New Antioch College pro tem board members named
- Published: September 25, 2008
The Antioch College Alumni Board recently named three new members of the pro tem board for an independent Antioch College. The three new board members, Terry Herndon of Massachusetts, Rozell Nesbitt of Chicago and Edward Richard of California, join already named pro tem board members Lee Morgan, Matthew Derr, Barbara Winslow, Frances Degen Horowitz and Atis Folkmanis.
While the alumni board is naming a board in the event that task force conversations are successful in creating a letter of intent to separate the college from Antioch University, the task force has yet to reach agreement.
Alumni Board President Nancy Crow stated recently that she feels hopeful that an agreement will be reached.
“I remain optimistic that we will have a plan for the transfer of the college,” Crow said in a recent interview. “I’m excited about the people who have agreed to be on the board.”
The university trustees’ next regular meeting is Oct. 23–25 in Seattle, and alumni hope that the task force will have a letter of intent to present to the trustees by that time, Crow said.
The pro tem board members and Great Lakes Colleges Association, or GLCA, are sponsoring an “Invent a College” workshop on Oct. 3–4 in order to help envision what an independent Antioch will be, Crow said.
“The workshop will help to coalesce our efforts and develop our plans going forward,” Crow said.
The event, which will include invited members of several stakeholder groups, including college students, faculty and alumni, will meet at Earlham College in Richmond, Ind.
The four task force members — alumni representatives Lee Morgan and Matthew Derr and trustees Dan Fallon and Jack Merselis — are deeply engaged in the process of trying to create a process for creating an independent Antioch College, according to Rick Detweiler, president of the GLCA, who is serving as spokesperson and honest broker for the task force.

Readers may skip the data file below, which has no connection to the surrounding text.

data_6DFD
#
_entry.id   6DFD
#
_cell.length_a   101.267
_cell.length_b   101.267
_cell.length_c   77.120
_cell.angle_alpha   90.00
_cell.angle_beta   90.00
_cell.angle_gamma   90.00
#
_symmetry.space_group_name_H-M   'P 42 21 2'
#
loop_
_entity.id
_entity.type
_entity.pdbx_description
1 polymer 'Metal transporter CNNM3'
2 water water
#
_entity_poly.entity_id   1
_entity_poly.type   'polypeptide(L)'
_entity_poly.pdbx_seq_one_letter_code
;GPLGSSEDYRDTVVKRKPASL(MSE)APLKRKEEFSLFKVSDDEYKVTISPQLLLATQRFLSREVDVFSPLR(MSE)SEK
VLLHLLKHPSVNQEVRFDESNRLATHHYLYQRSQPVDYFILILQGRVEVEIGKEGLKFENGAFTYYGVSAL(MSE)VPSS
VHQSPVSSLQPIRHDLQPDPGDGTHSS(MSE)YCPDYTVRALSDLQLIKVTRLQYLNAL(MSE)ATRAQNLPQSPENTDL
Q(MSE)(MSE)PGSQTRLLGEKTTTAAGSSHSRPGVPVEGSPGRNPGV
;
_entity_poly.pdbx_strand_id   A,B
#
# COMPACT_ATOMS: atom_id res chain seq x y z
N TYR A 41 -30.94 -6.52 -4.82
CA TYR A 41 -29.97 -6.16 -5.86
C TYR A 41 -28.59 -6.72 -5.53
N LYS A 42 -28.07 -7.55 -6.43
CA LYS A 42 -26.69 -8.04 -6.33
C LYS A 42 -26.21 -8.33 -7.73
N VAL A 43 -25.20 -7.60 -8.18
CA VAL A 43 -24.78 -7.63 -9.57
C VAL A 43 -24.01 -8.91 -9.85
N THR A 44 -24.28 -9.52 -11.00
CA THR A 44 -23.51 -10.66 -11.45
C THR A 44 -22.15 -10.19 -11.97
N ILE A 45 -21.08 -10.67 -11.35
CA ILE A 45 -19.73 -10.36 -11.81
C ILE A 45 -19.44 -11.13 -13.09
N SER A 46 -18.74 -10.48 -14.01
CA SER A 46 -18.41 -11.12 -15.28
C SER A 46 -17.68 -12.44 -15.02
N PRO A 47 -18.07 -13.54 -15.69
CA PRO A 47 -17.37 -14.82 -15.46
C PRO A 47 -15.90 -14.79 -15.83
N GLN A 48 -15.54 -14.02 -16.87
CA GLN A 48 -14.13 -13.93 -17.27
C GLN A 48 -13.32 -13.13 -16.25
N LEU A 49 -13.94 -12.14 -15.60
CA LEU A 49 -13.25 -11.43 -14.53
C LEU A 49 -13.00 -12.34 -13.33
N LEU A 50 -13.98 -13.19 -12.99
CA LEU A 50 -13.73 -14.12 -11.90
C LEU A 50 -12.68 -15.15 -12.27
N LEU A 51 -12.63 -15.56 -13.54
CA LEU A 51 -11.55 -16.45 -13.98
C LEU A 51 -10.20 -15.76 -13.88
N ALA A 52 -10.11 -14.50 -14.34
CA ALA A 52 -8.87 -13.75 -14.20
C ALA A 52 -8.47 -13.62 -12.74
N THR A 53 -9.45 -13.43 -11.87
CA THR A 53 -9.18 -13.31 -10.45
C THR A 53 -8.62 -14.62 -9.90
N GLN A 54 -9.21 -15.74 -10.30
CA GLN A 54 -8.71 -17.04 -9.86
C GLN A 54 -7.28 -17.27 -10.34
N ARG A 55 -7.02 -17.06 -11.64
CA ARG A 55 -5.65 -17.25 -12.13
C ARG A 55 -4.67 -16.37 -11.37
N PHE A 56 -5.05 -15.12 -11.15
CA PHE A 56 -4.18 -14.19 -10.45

“Not a day goes by without substantive communication” between task force members, whether that communication is via e-mail, phone or in person, Detweiler said. “This is a part of the daily life of all task force members. There is a great sense of urgency.”
While some task force members initially hoped for a letter of intent by the beginning of September, the complexity of the task has necessitated that the process take longer, Detweiler said.
“At this point in history, the university is a single entity with various components that operates under state and federal laws and regulations,” he said. “Pulling the pieces apart is truly complicated. We’re working through how you create an agreement that ensures the success of both the college and the university.”
The task force is working with financial and legal counsel that is offering advice on the challenges faced by the group, Detweiler said, likening the process to an operation to separate Siamese twins.
“They have separate brains but share lots of internal organs,” he said. “You can’t just take a knife and slice it down the middle. You have to separate in a way that gives life to both.”
The task force has met since the beginning of July in response to a resolution passed by the trustees at their June meeting that called on the alumni board to create a process and a plan for an independent Antioch College. That resolution followed two lengthy and complex failed attempts by the alumni to create an independent college following the trustees’ decision, a year ago, to close the college for financial reasons.
The new pro tem board members include Herndon, ‘57, an engineer and artist who founded two medical device companies and, with his wife, Eva, helped spearhead the renovation of South Hall on the Antioch College campus. The restored building includes the Herndon Gallery, named in their honor. Herndon is a former Antioch trustee and was a member of the Antioch College Continuation Corporation, or AC3.
Nesbitt, ‘67, is a human rights activist, speaker and educator on Africa, foreign policy and racism. He was a special aide to former Chicago Mayor Harold Washington and worked for the Institute for Policy Studies and the John D. and Katherine T. MacArthur Foundation. Currently, he is a consultant on diversity for the Francis W. Parker School and the University of Chicago Laboratory schools and the senior multiculturalism and diversity specialist at the Chicago Teachers Center and Northeastern Illinois University.
Richard, ‘59, is president and trustee of the Edward H. Richard Foundation. He is a retired member of the La Jolla Playhouse Board of Trustees in La Jolla, Calif., and a member of the board of the San Diego Symphony Orchestra. He served several terms as treasurer and trustee of Antioch University, and is now president of a privately owned real estate investment firm.